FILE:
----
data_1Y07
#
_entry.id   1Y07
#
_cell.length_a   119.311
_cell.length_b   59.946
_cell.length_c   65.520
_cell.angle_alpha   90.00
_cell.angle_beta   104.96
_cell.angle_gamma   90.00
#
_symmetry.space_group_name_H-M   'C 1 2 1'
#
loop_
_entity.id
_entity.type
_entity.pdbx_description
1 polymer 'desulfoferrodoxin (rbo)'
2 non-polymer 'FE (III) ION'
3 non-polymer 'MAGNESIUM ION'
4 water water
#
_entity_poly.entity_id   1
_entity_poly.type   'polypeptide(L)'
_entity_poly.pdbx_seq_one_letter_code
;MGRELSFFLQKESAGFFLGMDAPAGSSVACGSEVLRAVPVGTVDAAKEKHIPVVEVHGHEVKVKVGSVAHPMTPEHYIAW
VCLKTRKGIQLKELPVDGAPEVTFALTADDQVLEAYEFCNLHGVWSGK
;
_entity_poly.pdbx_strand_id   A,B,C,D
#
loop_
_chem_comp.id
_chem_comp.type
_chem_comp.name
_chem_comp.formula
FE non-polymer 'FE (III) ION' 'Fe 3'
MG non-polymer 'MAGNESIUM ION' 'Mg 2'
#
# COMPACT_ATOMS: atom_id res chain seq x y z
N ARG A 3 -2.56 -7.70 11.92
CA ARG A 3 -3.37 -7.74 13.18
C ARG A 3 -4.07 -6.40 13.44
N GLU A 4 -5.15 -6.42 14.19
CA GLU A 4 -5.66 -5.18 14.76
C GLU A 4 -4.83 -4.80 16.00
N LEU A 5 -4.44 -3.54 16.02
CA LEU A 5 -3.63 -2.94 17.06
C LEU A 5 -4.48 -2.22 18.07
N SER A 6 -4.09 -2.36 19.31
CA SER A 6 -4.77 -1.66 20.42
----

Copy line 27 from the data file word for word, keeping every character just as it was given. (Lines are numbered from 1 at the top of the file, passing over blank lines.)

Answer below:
VCLKTRKGIQLKELPVDGAPEVTFALTADDQVLEAYEFCNLHGVWSGK